Last Update on: May 10th, 2020 at 06:39 pm
Whenever the history of Australian cricket will be written, the name of the burly, broad-chested opener from Queensland, Mathew Hayden will always find a special mention.
Matthew Hayden was one of the bedrocks of the Australian batting-unit that dominated world cricket for the major part of the first decade of the 21st century. Hayden made his way into the game at a time when everyone was accustomed to watching openers grind it out in the middle until the ball lost its shine.
But Matthew Hayden was a different beast. The burly opener, much like Virender Sehwag, believed in taking the sheen off the ball by dispatching it to all corners of a cricket ground. Hayden believed in walking towards the fiercest of bowlers and putting them to the sword. Hayden, in many ways, was an instigator of a whirlwind change in the attitude of modern-day opening batsmen.
Matthew Hayden opens up about the impact of Tom Cruise on his career
But do you know, the left-hander was himself inspired by a Tom Cruise iconic movie- “The Last Samurai”. Matthew Hayden, in a recent conversation with Shane Watson on his podcast Lessons Learnt With The Greats, revealed that the movie had a major impact on his career as he learned to completely shut off the past and focus on the present; something that became his biggest strength- of focussing on the next ball- during his career.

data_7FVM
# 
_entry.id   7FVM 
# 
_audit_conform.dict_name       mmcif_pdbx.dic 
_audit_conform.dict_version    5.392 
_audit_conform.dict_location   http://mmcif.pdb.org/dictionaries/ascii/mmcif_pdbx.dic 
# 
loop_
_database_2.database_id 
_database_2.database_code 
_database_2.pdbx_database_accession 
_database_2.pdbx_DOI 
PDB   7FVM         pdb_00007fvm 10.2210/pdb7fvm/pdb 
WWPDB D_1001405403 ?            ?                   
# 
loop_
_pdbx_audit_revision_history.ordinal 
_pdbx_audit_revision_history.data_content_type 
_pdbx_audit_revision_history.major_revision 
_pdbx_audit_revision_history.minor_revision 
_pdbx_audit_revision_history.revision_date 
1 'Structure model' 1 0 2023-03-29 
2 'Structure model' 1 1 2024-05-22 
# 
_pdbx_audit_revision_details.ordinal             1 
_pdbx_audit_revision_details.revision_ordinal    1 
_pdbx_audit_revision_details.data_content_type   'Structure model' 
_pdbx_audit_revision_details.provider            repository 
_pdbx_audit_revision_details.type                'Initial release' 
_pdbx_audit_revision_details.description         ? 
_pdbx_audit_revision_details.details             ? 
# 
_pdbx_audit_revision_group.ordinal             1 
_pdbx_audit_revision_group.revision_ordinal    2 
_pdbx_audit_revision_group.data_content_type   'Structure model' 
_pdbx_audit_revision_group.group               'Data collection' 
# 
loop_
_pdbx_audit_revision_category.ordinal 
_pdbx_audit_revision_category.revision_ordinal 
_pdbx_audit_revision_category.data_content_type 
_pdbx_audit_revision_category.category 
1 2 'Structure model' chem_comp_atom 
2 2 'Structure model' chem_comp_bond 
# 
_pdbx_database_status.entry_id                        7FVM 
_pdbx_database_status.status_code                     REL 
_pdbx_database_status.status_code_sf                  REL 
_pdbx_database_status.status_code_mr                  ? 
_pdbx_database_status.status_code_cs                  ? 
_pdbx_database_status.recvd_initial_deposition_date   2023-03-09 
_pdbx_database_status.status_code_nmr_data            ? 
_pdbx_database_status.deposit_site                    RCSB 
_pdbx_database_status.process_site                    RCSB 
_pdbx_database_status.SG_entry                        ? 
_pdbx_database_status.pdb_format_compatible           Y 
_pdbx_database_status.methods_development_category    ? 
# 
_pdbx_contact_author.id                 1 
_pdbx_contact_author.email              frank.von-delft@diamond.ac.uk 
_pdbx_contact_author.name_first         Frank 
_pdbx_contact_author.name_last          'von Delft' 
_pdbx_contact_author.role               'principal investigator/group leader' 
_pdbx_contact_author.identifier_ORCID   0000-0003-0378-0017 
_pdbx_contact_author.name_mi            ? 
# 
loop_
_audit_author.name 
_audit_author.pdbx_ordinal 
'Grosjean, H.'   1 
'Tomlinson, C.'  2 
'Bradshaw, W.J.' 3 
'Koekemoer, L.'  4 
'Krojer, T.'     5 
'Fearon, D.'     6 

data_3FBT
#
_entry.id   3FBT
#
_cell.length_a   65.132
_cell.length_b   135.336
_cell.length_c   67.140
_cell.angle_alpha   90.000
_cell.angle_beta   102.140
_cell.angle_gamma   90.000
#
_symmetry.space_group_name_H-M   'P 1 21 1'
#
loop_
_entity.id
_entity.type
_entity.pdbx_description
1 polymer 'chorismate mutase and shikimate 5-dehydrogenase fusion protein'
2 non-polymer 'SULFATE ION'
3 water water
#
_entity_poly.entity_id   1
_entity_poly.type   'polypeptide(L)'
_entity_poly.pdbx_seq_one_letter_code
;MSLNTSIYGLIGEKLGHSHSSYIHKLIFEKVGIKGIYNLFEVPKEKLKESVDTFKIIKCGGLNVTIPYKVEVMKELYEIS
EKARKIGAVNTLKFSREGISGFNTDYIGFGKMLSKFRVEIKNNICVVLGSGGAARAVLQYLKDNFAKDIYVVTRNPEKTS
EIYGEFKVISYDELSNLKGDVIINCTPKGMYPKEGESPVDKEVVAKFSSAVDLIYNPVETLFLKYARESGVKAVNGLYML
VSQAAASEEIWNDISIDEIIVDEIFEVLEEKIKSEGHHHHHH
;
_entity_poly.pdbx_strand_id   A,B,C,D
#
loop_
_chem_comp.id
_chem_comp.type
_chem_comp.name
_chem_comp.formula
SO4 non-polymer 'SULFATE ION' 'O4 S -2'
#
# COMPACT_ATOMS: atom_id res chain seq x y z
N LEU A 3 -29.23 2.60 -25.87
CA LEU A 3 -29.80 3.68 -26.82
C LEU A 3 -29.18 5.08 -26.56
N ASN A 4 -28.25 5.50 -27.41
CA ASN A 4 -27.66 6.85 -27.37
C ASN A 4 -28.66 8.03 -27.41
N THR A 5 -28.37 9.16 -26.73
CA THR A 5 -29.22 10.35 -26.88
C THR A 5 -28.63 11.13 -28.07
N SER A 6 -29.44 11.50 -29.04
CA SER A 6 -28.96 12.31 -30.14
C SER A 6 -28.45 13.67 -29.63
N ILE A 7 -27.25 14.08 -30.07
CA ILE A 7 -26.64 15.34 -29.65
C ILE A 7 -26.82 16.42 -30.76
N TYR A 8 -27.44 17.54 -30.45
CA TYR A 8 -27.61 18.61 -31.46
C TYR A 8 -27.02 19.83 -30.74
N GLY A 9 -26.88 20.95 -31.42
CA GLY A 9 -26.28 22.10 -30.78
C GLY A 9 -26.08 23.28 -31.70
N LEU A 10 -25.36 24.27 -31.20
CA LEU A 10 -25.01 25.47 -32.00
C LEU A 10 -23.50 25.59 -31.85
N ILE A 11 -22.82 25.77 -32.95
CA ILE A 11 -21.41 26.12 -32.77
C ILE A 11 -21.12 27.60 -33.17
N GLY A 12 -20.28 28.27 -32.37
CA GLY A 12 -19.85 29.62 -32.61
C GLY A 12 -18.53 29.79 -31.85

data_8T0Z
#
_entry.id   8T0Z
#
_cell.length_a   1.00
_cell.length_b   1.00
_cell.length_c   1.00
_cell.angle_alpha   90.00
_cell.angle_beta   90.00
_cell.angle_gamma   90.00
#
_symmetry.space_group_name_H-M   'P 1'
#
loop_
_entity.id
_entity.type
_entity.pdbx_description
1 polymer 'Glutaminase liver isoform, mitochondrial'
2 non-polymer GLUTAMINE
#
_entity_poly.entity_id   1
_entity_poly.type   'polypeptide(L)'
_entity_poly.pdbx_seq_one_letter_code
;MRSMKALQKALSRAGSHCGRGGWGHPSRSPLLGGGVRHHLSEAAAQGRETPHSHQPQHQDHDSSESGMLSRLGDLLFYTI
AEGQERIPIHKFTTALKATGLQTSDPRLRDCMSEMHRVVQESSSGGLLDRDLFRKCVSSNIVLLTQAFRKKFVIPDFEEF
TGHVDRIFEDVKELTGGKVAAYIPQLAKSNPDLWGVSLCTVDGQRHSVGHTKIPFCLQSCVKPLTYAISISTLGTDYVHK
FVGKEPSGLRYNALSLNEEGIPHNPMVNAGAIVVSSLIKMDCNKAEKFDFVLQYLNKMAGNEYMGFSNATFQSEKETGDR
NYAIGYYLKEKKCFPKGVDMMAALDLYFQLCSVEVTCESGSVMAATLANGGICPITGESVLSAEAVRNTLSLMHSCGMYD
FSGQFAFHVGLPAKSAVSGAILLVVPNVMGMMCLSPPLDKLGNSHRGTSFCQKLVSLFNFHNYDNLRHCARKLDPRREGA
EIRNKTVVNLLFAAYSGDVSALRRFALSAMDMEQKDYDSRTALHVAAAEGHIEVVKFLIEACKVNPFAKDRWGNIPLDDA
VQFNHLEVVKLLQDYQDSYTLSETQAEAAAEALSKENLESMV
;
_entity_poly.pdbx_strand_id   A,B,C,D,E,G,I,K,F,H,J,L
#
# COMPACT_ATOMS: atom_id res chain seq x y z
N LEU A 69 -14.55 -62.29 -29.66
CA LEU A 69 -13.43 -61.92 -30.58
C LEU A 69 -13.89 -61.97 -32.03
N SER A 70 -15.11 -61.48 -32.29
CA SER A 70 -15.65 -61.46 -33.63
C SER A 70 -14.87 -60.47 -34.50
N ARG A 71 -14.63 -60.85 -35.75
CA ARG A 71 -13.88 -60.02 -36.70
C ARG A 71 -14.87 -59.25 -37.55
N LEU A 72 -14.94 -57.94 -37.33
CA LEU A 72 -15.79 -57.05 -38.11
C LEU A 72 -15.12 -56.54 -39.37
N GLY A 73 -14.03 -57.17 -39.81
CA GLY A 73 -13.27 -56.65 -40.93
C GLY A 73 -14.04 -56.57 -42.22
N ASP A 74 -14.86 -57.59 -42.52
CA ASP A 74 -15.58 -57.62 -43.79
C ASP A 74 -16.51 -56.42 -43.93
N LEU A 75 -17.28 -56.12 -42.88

“There’s a stillness and a beauty in batting which is a mediation in itself that we all miss, still to this day, that connection purely around having nothing but an empty vessel to work with so that you can absorb and retain information quicker,” Matthew Hayden was quoted as saying by foxsports.com.au.
He added: “Because it’s all about that reaction time. It’s about the early pick-up, it’s about being really settled with the conditions. It’s about being confident and personally satisfied. These are really difficult things and they’re the 101s of meditation. You don’t get any of those elements right and before you know it your mind starts going in 1000 different directions, often to what it shouldn’t be.”
Matthew Hayden made his debut way back in 1994, before playing his second Test in 1996, only to be dropped after six games. He returned to the side in 2000 and after a breakout tour of India in 2001 where he scored more than 500 runs, he never looked back, finishing his career with an average of 50 in Test cricket and 44 in ODIs.